Fact-finder named in case against Livingston Co. judge
The Michigan Supreme Court appointed a retired Wayne County Circuit Court judge Thursday to serve as a master in disciplinary proceedings against a Livingston County judge accused of official misconduct.
Judge Theresa Brennan also has been barred from hearing cases in 53rd District Court "immediately and until further notice," according to a letter signed by Livingston County's chief judge.
Retired Judge William J. Giovan will serve as a fact-finder to conduct an evidentiary hearing on the Michigan Judicial Tenure Commission’s formal complaint against Brennan.
She is accused of judicial misconduct and giving the "appearance of impropriety" in a multiple-court complaint that was released this week. Brennan is accused of having an affair with a Michigan State Police detective-sergeant who was a key witness in a murder trial Brennan was overseeing.
The Michigan Judicial Tenure Commission filed the formal complaint Tuesday, saying that Brennan had engaged in conduct "that violated her obligations under the Michigan Canons of Judicial Conduct and the Michigan Rules of Conduct."
The complaint says that even after Brennan was assigned to the 2009 murder case, she had "substantial contact" with State Police Detective Sgt. Sean Furlong, who was a witness against Jerome Walter Kowalski, who was convicted in the 2008 murders of his brother and sister-in-law. Kowalski is serving a life sentence.
In its complaint, the commission said Brennan's contact with the officer included social outings such as dinner and drinks at bars and restaurants as well as shopping trips and sporting events.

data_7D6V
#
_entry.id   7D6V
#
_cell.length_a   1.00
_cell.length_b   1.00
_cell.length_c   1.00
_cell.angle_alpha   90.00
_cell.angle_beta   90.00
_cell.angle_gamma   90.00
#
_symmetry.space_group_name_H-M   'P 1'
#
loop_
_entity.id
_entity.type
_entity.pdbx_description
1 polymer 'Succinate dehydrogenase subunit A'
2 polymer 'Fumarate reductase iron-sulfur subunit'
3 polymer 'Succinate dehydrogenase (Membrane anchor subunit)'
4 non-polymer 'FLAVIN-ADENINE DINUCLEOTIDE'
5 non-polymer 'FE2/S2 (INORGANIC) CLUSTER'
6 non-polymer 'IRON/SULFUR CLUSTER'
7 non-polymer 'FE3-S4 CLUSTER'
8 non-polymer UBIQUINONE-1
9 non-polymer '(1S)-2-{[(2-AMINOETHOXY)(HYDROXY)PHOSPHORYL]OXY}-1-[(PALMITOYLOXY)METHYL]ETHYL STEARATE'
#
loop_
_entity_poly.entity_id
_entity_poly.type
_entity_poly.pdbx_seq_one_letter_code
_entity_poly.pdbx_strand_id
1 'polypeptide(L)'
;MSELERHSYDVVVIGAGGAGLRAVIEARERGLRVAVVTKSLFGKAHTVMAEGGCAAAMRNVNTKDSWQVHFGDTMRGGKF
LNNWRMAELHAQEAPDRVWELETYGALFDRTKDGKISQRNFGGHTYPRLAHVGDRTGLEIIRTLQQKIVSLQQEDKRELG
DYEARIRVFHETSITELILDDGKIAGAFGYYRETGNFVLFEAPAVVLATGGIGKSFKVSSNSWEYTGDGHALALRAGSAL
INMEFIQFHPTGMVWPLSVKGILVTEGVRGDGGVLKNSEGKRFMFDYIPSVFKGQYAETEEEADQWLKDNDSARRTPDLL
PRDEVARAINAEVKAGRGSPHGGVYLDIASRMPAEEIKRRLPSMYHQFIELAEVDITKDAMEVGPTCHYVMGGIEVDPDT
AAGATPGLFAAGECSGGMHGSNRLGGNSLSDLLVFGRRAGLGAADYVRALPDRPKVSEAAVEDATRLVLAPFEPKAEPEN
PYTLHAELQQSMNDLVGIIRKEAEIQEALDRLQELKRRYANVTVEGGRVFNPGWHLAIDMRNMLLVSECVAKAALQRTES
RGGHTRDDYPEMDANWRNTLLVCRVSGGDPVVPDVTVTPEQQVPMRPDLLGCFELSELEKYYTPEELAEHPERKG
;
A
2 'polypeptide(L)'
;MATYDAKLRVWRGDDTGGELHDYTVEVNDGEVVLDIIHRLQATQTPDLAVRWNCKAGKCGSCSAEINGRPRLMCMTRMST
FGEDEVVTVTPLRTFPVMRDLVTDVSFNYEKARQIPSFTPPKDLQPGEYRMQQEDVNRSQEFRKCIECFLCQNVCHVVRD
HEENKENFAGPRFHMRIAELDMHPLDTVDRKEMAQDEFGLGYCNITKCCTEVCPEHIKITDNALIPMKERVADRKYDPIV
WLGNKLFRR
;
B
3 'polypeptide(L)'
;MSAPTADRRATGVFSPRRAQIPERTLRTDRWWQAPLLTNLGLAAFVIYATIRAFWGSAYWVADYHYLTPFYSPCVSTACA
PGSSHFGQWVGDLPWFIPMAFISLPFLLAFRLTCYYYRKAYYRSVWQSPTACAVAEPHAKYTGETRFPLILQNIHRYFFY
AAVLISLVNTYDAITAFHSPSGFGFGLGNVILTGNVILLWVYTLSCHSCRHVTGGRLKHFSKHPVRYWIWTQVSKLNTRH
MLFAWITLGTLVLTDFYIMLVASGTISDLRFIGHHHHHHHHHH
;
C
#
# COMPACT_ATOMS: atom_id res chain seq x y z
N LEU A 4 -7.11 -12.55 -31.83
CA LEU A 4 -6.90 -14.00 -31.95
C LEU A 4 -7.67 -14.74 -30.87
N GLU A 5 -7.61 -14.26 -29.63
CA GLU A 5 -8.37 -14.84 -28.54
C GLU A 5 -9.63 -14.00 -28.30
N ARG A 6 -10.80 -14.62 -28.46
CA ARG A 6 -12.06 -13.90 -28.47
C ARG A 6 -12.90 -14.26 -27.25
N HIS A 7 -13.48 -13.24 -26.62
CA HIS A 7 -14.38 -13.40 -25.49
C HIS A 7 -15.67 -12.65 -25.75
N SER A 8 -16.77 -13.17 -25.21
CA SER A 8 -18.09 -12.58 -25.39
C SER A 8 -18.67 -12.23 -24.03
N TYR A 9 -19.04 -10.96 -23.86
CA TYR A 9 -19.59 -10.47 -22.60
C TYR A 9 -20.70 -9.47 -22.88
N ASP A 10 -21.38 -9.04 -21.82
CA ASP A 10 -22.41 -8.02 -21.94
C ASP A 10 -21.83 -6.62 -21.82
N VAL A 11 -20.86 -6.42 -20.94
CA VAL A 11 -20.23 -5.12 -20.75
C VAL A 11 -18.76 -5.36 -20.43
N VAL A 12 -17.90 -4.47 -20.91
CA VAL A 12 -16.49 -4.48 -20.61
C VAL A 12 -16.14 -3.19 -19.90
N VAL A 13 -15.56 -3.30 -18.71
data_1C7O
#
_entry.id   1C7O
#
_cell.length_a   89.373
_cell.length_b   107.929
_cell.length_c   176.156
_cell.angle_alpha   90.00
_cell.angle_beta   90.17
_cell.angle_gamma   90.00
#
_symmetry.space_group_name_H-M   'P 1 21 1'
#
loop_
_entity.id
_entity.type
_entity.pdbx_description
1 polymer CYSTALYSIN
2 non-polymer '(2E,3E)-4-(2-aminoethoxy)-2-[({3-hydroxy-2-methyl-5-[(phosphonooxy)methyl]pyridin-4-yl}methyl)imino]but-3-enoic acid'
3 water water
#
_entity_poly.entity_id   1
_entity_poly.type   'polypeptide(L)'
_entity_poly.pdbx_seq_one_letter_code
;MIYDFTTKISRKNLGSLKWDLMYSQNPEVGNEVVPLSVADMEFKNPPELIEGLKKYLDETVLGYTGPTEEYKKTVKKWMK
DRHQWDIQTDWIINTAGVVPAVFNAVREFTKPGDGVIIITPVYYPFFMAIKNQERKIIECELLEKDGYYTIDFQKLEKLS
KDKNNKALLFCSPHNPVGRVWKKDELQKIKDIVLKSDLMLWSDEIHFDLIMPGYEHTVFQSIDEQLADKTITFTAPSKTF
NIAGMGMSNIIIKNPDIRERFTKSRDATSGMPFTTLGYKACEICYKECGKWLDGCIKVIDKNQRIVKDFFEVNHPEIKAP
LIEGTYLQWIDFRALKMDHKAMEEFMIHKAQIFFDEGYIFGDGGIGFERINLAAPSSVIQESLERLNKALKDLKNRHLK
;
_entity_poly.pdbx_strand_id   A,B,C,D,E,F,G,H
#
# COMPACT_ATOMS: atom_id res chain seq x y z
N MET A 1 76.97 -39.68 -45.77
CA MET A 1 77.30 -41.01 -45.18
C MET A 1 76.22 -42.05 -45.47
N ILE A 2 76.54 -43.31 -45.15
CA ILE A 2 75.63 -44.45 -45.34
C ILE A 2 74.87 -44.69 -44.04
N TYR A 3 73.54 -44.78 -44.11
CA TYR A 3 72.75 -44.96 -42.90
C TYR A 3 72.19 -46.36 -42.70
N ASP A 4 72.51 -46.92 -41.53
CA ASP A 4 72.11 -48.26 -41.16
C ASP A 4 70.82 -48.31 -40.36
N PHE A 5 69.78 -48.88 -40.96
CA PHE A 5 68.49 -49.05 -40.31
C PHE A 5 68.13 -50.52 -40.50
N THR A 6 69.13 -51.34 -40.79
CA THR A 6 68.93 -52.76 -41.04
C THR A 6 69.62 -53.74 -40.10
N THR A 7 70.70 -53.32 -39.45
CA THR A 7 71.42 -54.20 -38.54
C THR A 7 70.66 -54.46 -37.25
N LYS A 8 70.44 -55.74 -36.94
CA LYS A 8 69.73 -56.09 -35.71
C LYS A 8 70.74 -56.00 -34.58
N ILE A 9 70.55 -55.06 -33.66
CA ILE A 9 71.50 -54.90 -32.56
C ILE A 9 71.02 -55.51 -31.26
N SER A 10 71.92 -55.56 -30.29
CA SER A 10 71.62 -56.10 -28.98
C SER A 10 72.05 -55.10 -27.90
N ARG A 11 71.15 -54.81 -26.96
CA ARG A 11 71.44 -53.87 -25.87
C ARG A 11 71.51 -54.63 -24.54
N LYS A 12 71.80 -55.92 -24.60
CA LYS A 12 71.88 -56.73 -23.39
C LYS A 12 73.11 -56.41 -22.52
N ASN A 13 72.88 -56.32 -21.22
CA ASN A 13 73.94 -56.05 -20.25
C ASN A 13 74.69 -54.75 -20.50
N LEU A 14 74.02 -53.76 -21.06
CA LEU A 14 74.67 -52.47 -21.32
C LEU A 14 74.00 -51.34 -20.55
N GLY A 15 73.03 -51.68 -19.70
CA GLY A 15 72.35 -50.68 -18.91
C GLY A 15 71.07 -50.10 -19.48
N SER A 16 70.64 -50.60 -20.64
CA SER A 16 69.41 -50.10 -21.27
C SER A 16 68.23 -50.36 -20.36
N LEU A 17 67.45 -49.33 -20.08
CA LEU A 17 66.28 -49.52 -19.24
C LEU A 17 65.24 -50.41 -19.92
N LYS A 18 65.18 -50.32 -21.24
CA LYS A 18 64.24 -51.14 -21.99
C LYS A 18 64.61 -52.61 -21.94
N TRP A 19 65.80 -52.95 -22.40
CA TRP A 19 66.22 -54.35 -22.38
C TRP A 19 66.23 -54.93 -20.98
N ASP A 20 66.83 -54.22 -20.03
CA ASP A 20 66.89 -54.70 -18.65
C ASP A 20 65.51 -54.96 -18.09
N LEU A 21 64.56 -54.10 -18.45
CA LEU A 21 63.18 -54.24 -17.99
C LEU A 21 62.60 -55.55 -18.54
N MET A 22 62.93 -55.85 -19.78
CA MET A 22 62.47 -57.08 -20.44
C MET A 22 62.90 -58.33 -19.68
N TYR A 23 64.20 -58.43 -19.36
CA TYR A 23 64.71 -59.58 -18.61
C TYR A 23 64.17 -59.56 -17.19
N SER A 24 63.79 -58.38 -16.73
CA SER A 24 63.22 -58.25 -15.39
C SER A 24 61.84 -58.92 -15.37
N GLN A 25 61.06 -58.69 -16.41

The judge also is accused of impropriety for failing to disclose close social relationships with an attorney and a court employee whose cases came before the judge.
The commission also accuses Brennan of having court staff do personal tasks, such as making appointments for manicures and waxing, while on court time.
No date has been set for the proceedings.
“The Court has the utmost confidence in Judge Giovan’s ability to handle this matter with fairness and expedition on behalf of the people of Livingston County and the people of Michigan,” Chief Justice Stephen J. Markman said in a news release Thursday.
On Wednesday, the chief judge of the Livingston County Court announced that cases originally scheduled to be heard by Brennan have been reassigned.
"We recognize Judge Brennan is entitled to due process of law and a hearing on the allegations against her. However, judges are held to a higher standard of conduct so that the integrity and independence of the judiciary may be preserved," Chief Judge Miriam Cavanaugh said in the letter dated June 13. "Further, the citizens of Livingston County deserve to know that their elected judges are beyond reproach in the performance of their duties. Accordingly, pursuant to (Michigan Court Rule 8.110) and in deliberation with the other Livingston County judges, Judge Brennan's caseload has been removed and re-assigned effective immediately and until further notice."
Cavanaugh added "... we value the trust and confidence that the citizens of Livingston County have vested in us. We assure the residents of Livingston County that we will continue to carry out the duties and responsibilities of our offices and afford all litigants and attorneys the professional, timely, impartial, and independent administration of justice that they deserve."
Giovan was chief judge of Wayne County Circuit Court in 2008-09 and presiding judge of the court's civil division during his 39-year judicial career.